American Voter: Jackie Crawford
Al Jazeera asks the same key questions about the presidential election to voters across the United States.
US President Donald Trump and his Democratic challenger Joe Biden are battling for the presidency in a sharply divided United States.
Trump has been focusing on “law and order”; Biden has been trying to strike a conciliatory note. The Black Lives Matter movement – and whether Trump will release his taxes – are among the many issues Americans will consider when choosing their president.
As the hotly contested election approaches, Al Jazeera has been speaking to voters across the US, asking nine questions to understand who they are supporting and why.
Occupation: Retired teacher’s assistant
Residence: Shelbyville, Kentucky
Voted in 2016 for: Donald Trump
Will Vote in 2020 for: Donald Trump
Top Election Issue: Protecting free speech rights
Will you vote why/ why not?
“I always vote. I’m a poll worker. I’ve been a poll worker for probably 25 years, and I feel very strongly about voting and trying to get people to vote.”
What is your number one issue?
“Probably, my number one issue is, I feel like our freedom of speech is being eroded by Big Tech. How they’re censoring Facebook and Twitter. They censor anything that leans to the right, and I think that’s a dangerous, dangerous thing.
“I don’t trust the media anymore, and you really have to dig to get news.”
Who will you vote for?
Is there a main reason you chose your candidate?
“There are a lot of reasons. I think he’s the best option for our country. I think he will protect our right of freedom of speech, our religious rights, Second Amendment rights. He will keep our military strong. And I just think he’s the best, best option for the country going forward.
“There are a lot of other reasons too. I like the border security. I like his law-and-order message. I also like it that we’re energy independent, and we don’t have to depend on other countries for oil.
“I just think he is better for the country. I really have felt safer, I think our country is safer since he’s been president.”
Are you happy with the state of the country?
“I was before the coronavirus. I think that’s set everybody back, but I don’t get how these people can blame President Trump for the virus. He’s not God; he’s human.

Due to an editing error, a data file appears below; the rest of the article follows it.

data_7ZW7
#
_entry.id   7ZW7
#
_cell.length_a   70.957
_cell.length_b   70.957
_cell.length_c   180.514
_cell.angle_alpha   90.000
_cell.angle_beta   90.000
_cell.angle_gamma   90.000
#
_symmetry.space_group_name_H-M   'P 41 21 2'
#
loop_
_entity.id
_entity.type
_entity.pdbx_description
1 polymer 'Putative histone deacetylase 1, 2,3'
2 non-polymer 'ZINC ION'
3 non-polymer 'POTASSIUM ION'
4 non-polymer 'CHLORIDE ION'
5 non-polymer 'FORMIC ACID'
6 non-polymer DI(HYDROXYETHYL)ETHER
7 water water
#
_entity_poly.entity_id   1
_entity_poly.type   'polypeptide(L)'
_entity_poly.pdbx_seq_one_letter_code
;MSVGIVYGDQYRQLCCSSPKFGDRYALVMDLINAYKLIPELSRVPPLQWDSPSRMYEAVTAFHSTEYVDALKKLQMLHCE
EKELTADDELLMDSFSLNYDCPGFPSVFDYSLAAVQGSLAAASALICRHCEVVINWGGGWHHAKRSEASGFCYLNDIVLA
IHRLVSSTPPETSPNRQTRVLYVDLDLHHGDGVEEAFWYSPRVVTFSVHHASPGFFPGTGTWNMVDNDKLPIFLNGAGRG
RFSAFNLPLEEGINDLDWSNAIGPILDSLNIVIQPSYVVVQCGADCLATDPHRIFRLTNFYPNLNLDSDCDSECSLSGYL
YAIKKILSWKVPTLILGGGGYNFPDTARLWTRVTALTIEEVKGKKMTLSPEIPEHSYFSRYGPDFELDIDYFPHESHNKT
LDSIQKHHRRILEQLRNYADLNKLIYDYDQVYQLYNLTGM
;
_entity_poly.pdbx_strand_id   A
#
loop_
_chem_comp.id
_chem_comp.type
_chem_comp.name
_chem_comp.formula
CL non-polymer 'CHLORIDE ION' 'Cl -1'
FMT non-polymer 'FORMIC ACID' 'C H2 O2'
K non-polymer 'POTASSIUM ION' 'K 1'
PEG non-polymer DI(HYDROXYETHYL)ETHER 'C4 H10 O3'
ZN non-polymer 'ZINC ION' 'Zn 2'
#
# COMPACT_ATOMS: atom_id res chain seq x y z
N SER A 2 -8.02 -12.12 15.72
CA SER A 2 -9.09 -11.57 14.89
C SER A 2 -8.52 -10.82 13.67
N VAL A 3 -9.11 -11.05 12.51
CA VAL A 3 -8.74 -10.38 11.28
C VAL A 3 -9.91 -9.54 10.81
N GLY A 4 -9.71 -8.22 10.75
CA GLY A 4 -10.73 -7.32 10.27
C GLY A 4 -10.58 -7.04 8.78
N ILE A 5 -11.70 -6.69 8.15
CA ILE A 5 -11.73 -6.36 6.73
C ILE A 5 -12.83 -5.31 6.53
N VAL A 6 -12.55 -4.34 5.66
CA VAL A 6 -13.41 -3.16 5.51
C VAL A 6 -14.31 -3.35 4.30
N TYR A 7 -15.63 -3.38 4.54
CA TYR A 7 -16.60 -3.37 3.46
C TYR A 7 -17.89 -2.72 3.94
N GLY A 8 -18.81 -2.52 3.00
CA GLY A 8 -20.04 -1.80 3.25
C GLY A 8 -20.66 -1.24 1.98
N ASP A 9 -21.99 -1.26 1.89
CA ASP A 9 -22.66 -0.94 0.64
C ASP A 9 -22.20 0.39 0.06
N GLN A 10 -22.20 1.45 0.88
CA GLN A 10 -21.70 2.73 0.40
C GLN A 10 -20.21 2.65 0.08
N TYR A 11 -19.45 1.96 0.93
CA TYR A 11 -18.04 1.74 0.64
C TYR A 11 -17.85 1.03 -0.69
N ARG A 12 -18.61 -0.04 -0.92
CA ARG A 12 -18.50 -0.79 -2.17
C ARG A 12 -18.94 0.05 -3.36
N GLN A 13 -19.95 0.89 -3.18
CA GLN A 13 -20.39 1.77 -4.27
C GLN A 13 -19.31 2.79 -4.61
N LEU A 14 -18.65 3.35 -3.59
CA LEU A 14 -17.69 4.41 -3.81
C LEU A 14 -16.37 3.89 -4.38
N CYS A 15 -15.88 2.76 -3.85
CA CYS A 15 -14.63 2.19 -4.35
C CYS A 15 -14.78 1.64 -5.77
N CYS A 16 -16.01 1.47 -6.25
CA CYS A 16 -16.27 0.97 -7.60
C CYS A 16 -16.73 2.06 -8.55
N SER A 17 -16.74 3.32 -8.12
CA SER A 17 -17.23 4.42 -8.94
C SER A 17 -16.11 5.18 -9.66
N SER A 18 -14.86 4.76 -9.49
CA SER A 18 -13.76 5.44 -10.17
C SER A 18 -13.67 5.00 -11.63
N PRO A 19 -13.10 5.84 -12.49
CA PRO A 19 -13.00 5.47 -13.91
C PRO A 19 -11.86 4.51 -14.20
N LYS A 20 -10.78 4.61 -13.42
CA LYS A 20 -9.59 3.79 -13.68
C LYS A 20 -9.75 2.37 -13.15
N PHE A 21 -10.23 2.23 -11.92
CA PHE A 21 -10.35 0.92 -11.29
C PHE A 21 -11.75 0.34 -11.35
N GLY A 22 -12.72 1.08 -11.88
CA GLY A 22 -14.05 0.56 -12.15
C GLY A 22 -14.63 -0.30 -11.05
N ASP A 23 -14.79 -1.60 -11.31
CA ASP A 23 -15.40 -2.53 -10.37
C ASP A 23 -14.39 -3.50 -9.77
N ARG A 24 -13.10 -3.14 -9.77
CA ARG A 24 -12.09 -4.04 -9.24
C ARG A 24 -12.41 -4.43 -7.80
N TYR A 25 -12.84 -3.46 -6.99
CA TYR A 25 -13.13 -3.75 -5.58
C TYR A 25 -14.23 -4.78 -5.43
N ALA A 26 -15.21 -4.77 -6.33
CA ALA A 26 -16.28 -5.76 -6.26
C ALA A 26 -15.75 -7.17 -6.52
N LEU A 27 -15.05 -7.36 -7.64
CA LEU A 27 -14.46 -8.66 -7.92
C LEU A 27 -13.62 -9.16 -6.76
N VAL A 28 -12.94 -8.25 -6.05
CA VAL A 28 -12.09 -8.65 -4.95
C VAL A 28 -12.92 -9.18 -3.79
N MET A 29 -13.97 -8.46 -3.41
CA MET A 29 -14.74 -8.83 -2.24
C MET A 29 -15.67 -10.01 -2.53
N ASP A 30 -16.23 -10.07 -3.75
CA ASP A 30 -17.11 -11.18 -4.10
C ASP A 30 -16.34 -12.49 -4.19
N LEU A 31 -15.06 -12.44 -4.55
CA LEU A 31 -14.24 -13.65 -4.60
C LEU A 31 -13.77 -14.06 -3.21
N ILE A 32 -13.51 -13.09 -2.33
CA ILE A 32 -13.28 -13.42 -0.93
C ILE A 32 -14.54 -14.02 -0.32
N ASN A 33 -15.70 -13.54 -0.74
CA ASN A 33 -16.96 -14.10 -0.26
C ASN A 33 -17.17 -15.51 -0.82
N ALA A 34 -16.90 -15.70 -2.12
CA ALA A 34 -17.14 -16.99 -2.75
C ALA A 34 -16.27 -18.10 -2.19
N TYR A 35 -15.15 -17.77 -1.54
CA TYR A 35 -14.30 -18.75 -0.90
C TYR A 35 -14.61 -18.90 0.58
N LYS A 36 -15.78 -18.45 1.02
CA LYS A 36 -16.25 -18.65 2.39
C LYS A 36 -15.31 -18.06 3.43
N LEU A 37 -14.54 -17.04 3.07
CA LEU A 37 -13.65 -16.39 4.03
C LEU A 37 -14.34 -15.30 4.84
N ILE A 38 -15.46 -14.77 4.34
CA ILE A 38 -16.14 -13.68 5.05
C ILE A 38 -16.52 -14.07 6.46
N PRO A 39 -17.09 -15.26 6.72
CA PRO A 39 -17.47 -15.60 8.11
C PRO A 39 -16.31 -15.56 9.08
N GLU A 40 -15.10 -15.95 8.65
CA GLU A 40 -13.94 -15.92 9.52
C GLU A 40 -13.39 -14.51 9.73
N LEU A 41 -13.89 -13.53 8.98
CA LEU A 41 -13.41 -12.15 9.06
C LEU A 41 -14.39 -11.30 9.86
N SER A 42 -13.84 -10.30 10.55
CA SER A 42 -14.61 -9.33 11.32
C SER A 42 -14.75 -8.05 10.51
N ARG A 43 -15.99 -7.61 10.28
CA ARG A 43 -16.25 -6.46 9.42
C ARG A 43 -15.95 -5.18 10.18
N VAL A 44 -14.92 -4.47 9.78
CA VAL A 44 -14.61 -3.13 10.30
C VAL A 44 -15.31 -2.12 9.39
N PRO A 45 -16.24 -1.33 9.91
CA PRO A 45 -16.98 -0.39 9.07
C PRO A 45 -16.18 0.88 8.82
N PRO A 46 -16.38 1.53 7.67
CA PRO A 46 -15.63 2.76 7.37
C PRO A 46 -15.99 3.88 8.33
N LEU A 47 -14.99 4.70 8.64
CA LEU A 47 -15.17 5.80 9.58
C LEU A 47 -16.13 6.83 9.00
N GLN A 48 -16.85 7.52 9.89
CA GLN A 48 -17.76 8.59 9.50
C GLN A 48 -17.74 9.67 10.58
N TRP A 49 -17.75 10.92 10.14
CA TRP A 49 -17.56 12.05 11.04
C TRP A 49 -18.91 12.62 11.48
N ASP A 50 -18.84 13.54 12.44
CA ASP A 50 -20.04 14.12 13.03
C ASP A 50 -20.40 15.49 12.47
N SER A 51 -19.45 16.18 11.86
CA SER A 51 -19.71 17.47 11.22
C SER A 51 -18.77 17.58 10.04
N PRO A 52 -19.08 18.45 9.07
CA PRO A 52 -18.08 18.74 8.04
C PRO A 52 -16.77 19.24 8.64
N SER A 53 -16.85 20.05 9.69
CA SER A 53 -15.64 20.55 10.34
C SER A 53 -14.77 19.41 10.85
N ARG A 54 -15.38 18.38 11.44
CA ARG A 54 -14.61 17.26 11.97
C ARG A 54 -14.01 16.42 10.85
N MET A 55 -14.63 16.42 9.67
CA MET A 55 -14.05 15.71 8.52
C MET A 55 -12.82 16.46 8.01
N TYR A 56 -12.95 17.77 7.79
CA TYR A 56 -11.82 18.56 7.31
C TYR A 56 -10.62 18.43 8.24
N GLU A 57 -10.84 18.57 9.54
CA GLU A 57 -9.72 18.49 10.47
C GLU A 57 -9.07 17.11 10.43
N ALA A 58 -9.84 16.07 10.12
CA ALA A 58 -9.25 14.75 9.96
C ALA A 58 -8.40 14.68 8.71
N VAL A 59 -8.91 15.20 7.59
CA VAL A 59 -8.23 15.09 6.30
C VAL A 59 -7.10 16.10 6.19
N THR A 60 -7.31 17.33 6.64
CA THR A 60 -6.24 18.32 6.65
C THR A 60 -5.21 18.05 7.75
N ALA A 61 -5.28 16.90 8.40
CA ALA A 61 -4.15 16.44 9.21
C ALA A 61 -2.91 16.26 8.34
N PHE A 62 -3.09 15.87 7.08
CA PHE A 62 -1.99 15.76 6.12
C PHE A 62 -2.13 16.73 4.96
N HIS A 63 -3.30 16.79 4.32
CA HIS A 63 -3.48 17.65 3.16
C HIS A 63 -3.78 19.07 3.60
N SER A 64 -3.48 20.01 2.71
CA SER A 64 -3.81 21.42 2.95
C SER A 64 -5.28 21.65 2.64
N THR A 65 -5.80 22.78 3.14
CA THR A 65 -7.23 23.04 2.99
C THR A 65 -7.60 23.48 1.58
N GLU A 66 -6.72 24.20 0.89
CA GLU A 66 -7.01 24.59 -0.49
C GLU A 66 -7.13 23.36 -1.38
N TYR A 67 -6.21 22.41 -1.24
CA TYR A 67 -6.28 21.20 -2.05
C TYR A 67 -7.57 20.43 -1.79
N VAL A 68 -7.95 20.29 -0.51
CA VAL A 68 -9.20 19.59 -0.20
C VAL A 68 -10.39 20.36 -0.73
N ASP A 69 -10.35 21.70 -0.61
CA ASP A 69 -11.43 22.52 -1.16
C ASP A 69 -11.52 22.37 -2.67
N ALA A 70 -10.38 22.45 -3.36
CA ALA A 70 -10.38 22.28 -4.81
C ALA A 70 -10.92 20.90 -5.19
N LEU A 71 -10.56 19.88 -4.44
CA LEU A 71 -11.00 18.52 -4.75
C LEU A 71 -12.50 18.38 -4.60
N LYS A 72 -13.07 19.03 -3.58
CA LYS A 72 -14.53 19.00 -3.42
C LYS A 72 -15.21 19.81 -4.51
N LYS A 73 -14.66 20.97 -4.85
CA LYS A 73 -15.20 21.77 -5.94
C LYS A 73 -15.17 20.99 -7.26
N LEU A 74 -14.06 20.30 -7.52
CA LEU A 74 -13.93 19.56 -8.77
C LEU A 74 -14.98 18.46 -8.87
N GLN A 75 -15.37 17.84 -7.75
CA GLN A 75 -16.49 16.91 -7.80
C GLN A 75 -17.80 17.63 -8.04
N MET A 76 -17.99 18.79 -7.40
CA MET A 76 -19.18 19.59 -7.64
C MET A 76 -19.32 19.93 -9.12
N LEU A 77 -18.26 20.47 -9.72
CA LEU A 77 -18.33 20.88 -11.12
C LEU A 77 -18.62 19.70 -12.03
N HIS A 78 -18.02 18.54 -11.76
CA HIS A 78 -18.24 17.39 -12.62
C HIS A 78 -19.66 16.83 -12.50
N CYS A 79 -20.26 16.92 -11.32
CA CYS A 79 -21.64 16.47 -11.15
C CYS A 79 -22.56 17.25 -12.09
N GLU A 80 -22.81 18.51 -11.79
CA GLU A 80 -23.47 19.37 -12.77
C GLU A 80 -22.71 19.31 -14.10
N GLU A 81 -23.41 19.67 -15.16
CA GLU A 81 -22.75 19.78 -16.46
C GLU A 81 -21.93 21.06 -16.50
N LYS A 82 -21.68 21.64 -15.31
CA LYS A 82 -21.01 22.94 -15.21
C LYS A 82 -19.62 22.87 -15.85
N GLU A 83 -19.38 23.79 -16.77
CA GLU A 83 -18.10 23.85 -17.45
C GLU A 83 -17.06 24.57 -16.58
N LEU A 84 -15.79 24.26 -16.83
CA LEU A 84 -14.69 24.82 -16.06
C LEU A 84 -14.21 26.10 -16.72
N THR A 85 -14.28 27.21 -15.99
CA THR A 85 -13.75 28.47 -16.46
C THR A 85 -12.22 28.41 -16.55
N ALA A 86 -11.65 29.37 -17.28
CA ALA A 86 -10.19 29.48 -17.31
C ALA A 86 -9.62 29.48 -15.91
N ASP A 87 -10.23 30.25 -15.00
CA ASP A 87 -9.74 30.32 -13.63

“I think he’s done everything humanly possible to deal with it. I think it will eventually play itself out, and I think the economy will get back. I know it is a scary thing …”
What would you like to see change?
“I just would like for it to keep going forward. I think we were in a forward motion. Our economy was going gangbusters and the unemployment rate was low, and we were happy.
“Of course, I know there are different sections of people that probably were still struggling, but I also think they were doing better. The Black unemployment rate was lower than it had been. Hispanic, Asian, and even women. So, I think we were on the right path, and I just hate to see us stop that forward motion.”
Do you think the election will change anything?
“I think our country is so divided that no matter who wins, it’s going to be chaotic, especially if Trump wins because they’ve already promised that it will be. I don’t think Republicans are as apt to go out and burn and loot and do all that, but I think that some sections of the other party are already setting plans in motion to do that.
“My hope is that it’s a landslide one way or the other. I want it to be a clear decision, and I don’t want it to be marred in the courts and contested and go on for days … I just hope it’s a clear, clear solution and not something that’s just 20 votes one way or the other because I think that’ll be terrible.”
What’s your biggest concern for the US?
“That we will go back to higher taxes, energy independence, a weak military, that our rights will be eroded.”
Is there anything we haven’t asked about the election that you would like to say?
“I think I’ve pretty well covered it.”
Editor’s note: This interview has been edited for length and clarity.